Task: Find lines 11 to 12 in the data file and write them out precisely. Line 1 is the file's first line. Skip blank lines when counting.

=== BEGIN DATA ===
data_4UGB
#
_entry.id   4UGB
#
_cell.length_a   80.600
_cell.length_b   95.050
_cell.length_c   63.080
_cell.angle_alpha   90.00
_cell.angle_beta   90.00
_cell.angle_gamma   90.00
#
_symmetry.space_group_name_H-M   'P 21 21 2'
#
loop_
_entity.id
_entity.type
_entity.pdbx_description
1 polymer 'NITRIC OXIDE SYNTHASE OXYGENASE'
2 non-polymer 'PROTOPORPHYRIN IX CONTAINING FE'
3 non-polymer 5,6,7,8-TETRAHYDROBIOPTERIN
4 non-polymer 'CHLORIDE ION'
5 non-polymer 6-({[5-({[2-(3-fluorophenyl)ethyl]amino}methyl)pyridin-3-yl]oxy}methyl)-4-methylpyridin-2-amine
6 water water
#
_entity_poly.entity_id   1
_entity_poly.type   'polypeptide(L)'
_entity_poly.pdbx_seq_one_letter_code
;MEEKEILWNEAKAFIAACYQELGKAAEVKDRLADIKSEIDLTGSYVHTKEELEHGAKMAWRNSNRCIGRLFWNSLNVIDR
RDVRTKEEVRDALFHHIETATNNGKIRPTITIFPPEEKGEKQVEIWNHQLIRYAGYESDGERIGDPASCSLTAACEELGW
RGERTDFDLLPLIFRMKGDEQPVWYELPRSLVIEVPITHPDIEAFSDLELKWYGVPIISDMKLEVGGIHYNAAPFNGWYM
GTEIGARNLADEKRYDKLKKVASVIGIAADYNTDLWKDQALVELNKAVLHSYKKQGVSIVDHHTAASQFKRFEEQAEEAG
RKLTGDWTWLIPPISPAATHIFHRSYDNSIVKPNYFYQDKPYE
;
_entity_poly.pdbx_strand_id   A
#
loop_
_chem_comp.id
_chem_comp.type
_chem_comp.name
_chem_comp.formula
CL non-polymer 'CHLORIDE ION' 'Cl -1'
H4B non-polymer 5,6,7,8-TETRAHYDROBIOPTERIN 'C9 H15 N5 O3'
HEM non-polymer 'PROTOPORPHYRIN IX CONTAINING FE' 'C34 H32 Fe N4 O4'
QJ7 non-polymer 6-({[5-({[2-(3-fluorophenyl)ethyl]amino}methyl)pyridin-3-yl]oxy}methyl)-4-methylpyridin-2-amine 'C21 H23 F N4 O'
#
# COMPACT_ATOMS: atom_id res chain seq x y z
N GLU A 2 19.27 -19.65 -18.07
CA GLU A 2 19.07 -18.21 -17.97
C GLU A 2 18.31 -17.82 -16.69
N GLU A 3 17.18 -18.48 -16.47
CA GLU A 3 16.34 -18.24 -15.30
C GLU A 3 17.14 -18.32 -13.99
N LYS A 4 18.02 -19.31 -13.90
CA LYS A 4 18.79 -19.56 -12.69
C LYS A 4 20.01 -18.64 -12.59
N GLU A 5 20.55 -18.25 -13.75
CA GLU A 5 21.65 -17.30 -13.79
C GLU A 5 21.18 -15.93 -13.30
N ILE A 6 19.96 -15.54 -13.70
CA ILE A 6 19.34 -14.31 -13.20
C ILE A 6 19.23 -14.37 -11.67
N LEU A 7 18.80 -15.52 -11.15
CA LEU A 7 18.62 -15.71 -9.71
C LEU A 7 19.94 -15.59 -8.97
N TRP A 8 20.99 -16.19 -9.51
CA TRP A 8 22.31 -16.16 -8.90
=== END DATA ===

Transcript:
#
_symmetry.space_group_name_H-M   'P 21 21 2'